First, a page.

Enrichment of Lignin-Derived Carbon in Mineral-Associated Soil Organic Matter
A modern paradigm of soil organic matter proposes that persistent carbon (C) derives primarily from microbial residues interacting with minerals, challenging older ideas that lignin moieties contribute to soil C because of inherent recalcitrance. We proposed that aspects of these old and new paradigms can be partially reconciled by considering interactions between lignin decomposition products and redox-sensitive iron (Fe) minerals. An Fe-rich tropical soil (with C4 litter and either 13C-labeled or unlabeled lignin) was pretreated with different durations of anaerobiosis (0–12 days) and incubated aerobically for 317 days. Only 5.7 ± 0.2% of lignin 13C was mineralized to CO2 versus 51.2 ± 0.4% of litter C. More added lignin-derived C (48.2 ± 0.9%) than bulk litter-derived C (30.6 ± 0.7%) was retained in mineral-associated organic matter (MAOM; density >1.8 g cm–3), and 12.2 ± 0.3% of lignin-derived C vs 6.4 ± 0.1% of litter C accrued in clay-sized (<2 μm) MAOM. Longer anaerobic pretreatments increased added lignin-derived C associated with Fe, according to extractions and nanoscale secondary ion mass spectrometry (NanoSIMS). Microbial residues are important, but lignin-derived C may also contribute disproportionately to MAOM relative to bulk litter-derived C, especially following redox-sensitive biogeochemical interactions.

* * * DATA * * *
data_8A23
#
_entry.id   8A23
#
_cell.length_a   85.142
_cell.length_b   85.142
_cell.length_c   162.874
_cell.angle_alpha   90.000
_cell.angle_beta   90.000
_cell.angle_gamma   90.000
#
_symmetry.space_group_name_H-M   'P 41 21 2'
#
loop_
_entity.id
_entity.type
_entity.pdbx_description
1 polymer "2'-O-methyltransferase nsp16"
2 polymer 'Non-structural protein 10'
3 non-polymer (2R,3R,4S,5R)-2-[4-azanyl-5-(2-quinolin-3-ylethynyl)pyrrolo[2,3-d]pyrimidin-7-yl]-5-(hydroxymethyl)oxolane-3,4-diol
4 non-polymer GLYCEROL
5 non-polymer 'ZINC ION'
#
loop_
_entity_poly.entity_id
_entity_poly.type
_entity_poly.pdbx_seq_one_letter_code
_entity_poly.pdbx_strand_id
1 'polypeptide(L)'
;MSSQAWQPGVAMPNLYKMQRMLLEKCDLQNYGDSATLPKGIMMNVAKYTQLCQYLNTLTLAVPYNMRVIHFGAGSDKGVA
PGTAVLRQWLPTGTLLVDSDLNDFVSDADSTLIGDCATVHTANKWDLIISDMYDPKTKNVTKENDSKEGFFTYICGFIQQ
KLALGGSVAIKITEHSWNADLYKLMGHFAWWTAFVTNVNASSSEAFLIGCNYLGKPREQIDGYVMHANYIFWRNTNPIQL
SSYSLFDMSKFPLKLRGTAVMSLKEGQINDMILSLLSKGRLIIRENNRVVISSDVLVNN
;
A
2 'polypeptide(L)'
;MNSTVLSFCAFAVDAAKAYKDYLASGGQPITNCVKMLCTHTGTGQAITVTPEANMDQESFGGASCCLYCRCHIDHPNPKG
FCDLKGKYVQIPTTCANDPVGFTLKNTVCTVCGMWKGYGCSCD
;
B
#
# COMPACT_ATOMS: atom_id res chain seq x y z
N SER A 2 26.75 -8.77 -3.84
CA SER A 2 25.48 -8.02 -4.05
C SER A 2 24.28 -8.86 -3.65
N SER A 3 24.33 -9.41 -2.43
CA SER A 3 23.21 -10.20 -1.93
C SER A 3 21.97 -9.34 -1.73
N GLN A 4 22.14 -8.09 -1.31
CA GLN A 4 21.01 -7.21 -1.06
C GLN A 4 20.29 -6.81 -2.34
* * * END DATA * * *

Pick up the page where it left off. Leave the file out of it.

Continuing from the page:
This article is published as Huang, Wenjuan, Kenneth Hammel, Jialong Hao, Aaron Thompson, Vitaliy Timokhin, and Steven Hall. "Enrichment of lignin-derived carbon in mineral-associated soil organic matter." Environmental science & technology (2019). doi: 10.1021/acs.est.9b01834.